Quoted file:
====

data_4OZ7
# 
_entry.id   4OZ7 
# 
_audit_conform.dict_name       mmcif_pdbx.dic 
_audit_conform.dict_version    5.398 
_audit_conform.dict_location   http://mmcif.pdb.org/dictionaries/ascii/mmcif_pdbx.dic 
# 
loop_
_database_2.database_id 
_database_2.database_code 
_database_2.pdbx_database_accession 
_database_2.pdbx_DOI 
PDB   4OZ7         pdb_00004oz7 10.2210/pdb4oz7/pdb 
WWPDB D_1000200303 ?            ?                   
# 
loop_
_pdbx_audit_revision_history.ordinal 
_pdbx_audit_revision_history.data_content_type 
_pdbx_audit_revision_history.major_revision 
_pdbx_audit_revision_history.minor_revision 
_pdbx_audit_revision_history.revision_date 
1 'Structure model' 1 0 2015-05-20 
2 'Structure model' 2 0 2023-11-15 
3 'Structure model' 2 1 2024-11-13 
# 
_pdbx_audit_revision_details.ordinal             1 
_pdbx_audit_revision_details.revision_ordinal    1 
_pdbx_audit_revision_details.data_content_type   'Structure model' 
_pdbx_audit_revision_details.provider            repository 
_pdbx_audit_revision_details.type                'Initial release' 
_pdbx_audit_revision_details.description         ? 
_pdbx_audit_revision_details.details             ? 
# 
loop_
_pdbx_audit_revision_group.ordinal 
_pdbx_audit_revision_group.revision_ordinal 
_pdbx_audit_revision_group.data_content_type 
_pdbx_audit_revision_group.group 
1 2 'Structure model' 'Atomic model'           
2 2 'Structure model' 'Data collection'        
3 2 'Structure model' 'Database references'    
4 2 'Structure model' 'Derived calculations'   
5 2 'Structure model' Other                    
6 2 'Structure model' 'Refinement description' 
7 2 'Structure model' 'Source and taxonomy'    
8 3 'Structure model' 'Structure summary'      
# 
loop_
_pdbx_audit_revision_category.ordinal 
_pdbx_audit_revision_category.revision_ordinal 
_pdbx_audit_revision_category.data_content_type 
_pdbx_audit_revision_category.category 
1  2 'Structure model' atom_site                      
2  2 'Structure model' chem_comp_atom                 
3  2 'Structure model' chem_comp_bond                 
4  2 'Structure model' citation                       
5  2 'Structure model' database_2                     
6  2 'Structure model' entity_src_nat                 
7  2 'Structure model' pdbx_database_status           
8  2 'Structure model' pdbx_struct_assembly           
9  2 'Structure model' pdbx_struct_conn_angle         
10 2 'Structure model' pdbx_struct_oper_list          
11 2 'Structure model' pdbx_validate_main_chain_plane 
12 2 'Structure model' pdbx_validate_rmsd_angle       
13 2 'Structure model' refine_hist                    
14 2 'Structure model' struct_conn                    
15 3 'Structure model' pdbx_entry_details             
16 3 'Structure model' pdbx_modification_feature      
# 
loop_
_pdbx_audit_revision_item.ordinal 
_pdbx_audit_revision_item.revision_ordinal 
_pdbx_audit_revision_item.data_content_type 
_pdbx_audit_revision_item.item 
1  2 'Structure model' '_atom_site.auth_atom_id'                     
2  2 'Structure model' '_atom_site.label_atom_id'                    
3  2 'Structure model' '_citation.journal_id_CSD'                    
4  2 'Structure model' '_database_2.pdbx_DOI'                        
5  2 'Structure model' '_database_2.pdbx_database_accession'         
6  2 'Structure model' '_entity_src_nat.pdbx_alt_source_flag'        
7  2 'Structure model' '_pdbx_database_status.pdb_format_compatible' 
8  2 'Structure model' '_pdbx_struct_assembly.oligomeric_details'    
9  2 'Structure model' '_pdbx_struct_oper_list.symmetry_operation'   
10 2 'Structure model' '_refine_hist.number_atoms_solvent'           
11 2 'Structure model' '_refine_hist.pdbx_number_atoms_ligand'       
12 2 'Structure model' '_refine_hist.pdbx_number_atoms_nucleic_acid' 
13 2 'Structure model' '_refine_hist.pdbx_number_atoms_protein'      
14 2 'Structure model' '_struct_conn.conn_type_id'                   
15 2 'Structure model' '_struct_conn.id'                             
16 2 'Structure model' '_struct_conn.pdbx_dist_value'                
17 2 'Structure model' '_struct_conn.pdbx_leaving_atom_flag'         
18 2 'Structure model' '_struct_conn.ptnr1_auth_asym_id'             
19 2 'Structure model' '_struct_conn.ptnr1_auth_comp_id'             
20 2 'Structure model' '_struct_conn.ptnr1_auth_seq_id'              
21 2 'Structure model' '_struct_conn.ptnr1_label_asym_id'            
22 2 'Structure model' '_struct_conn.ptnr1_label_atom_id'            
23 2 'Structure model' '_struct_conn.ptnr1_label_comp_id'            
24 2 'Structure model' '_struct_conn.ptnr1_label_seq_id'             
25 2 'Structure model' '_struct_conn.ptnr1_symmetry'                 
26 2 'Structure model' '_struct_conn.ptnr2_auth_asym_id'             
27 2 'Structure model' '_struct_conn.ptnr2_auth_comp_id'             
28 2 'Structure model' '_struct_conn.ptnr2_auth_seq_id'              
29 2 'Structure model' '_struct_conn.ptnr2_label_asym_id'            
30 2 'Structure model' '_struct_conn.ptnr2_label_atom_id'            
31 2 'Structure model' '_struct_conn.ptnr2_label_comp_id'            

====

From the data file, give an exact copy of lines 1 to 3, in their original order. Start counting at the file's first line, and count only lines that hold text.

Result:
data_4OZ7
# 
_entry.id   4OZ7 